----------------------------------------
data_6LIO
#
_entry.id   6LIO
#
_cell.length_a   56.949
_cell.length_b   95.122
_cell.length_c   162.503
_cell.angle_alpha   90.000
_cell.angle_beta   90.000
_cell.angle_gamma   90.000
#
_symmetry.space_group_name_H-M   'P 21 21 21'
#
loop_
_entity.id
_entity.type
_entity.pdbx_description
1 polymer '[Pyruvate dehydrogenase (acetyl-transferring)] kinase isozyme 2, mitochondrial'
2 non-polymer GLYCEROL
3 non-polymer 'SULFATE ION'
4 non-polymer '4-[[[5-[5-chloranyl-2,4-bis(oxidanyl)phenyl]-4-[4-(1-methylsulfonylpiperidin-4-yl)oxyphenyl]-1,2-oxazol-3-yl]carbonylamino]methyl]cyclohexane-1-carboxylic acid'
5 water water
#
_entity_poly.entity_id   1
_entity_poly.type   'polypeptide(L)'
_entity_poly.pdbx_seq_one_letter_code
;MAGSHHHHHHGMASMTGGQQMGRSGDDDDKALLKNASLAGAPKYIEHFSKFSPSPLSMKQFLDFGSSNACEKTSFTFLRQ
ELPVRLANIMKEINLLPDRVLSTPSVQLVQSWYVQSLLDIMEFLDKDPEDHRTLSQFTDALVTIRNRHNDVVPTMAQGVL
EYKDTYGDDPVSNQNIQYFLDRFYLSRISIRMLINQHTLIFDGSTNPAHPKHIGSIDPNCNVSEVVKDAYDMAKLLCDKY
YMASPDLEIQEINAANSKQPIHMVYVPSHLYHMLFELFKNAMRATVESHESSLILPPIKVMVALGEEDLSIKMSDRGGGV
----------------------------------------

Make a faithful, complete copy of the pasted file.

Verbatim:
data_6LIO
#
_entry.id   6LIO
#
_cell.length_a   56.949
_cell.length_b   95.122
_cell.length_c   162.503
_cell.angle_alpha   90.000
_cell.angle_beta   90.000
_cell.angle_gamma   90.000
#
_symmetry.space_group_name_H-M   'P 21 21 21'
#
loop_
_entity.id
_entity.type
_entity.pdbx_description
1 polymer '[Pyruvate dehydrogenase (acetyl-transferring)] kinase isozyme 2, mitochondrial'
2 non-polymer GLYCEROL
3 non-polymer 'SULFATE ION'
4 non-polymer '4-[[[5-[5-chloranyl-2,4-bis(oxidanyl)phenyl]-4-[4-(1-methylsulfonylpiperidin-4-yl)oxyphenyl]-1,2-oxazol-3-yl]carbonylamino]methyl]cyclohexane-1-carboxylic acid'
5 water water
#
_entity_poly.entity_id   1
_entity_poly.type   'polypeptide(L)'
_entity_poly.pdbx_seq_one_letter_code
;MAGSHHHHHHGMASMTGGQQMGRSGDDDDKALLKNASLAGAPKYIEHFSKFSPSPLSMKQFLDFGSSNACEKTSFTFLRQ
ELPVRLANIMKEINLLPDRVLSTPSVQLVQSWYVQSLLDIMEFLDKDPEDHRTLSQFTDALVTIRNRHNDVVPTMAQGVL
EYKDTYGDDPVSNQNIQYFLDRFYLSRISIRMLINQHTLIFDGSTNPAHPKHIGSIDPNCNVSEVVKDAYDMAKLLCDKY
YMASPDLEIQEINAANSKQPIHMVYVPSHLYHMLFELFKNAMRATVESHESSLILPPIKVMVALGEEDLSIKMSDRGGGV